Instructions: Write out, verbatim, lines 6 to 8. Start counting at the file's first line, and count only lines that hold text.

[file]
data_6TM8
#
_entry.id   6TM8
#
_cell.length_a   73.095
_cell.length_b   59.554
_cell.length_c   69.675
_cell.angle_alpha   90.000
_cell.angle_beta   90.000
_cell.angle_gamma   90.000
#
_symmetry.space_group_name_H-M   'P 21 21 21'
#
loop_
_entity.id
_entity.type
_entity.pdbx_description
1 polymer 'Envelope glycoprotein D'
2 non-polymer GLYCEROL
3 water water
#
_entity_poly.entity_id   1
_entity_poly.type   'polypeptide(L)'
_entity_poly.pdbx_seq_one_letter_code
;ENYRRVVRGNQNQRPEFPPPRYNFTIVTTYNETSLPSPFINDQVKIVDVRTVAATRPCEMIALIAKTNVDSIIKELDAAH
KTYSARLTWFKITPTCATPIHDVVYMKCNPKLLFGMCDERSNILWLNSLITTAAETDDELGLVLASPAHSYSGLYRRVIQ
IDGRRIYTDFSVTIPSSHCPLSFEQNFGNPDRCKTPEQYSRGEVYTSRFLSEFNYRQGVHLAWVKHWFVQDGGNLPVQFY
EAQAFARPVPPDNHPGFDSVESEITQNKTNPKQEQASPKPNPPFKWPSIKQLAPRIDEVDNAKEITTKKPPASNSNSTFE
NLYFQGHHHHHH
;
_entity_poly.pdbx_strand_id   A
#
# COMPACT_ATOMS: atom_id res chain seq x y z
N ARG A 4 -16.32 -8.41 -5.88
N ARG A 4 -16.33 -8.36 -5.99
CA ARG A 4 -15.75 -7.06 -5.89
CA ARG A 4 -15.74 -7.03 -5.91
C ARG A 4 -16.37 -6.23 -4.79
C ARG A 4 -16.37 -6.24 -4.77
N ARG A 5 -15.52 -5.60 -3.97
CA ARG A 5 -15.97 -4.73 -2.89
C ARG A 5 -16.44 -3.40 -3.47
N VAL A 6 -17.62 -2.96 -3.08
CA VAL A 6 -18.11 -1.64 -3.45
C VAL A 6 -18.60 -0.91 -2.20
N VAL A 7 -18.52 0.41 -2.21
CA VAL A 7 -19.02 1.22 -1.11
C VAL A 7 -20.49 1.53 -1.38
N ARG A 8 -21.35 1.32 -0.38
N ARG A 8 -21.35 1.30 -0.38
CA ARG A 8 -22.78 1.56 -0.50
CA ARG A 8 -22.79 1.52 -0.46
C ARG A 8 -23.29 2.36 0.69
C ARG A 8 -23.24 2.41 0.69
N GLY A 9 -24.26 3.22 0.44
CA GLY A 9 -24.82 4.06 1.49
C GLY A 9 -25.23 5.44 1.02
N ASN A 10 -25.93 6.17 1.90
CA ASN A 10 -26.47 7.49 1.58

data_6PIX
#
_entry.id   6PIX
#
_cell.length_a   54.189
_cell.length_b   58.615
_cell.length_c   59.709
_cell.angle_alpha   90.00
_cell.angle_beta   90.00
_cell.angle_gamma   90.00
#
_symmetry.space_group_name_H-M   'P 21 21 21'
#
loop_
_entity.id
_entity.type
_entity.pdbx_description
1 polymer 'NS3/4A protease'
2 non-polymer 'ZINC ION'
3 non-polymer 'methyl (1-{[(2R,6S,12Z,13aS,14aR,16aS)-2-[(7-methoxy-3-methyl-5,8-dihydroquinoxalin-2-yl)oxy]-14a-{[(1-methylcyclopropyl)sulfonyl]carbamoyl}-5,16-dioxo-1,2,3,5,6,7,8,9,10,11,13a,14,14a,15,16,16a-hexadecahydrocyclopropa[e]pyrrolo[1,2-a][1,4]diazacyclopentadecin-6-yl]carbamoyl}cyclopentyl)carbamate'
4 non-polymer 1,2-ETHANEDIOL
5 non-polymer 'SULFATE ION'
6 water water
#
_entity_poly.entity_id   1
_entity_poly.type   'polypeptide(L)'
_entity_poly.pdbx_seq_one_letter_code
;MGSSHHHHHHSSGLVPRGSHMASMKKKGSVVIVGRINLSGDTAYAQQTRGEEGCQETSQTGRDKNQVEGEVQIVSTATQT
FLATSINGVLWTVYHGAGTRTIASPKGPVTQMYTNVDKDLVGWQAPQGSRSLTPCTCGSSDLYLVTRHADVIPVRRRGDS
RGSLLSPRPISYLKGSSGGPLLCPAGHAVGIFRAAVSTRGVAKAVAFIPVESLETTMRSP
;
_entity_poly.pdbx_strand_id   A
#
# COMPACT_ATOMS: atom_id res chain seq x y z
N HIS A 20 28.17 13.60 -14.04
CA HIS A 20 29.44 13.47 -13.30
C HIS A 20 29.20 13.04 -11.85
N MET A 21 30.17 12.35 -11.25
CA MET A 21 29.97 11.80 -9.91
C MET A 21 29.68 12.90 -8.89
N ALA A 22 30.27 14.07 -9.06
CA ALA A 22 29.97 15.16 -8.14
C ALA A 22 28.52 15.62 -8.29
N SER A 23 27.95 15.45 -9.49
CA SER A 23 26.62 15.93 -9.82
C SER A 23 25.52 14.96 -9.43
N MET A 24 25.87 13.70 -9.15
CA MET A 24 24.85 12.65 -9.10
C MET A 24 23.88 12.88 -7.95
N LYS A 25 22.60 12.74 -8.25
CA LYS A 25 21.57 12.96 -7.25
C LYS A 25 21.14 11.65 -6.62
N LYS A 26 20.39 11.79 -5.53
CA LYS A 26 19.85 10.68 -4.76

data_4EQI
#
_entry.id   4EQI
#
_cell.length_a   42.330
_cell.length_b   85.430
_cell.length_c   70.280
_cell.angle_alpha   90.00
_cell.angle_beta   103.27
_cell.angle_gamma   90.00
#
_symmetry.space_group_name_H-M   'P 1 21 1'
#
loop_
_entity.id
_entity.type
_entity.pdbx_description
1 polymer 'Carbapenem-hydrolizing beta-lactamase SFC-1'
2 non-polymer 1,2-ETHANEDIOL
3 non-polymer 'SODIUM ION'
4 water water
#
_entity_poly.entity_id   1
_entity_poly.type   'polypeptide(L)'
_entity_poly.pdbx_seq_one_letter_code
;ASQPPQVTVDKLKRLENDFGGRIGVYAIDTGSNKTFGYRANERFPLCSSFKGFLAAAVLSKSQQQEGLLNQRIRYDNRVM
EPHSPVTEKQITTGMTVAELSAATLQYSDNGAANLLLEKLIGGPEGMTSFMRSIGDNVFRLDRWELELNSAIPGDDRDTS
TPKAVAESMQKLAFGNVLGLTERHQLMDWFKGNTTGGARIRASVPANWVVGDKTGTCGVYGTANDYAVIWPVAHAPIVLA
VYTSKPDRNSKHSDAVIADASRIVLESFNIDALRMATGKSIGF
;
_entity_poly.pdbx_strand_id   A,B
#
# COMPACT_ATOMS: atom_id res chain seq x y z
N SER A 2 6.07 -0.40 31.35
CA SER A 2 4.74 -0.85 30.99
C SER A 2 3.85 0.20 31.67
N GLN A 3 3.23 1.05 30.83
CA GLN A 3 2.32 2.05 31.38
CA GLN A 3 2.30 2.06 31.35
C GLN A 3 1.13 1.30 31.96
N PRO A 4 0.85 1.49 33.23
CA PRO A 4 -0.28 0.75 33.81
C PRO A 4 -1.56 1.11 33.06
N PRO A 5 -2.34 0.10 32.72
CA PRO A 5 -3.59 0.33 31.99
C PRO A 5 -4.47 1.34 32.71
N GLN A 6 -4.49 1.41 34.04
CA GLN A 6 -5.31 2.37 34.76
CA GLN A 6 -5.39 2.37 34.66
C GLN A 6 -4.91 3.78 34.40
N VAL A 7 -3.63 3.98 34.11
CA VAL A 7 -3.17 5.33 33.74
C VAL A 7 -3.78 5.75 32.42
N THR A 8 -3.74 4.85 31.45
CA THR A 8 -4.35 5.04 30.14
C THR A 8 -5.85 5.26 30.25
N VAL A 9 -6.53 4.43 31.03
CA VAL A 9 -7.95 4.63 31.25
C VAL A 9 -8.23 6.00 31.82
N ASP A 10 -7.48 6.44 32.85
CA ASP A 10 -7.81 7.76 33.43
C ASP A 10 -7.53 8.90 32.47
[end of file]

_cell.length_b   59.554
_cell.length_c   69.675
_cell.angle_alpha   90.000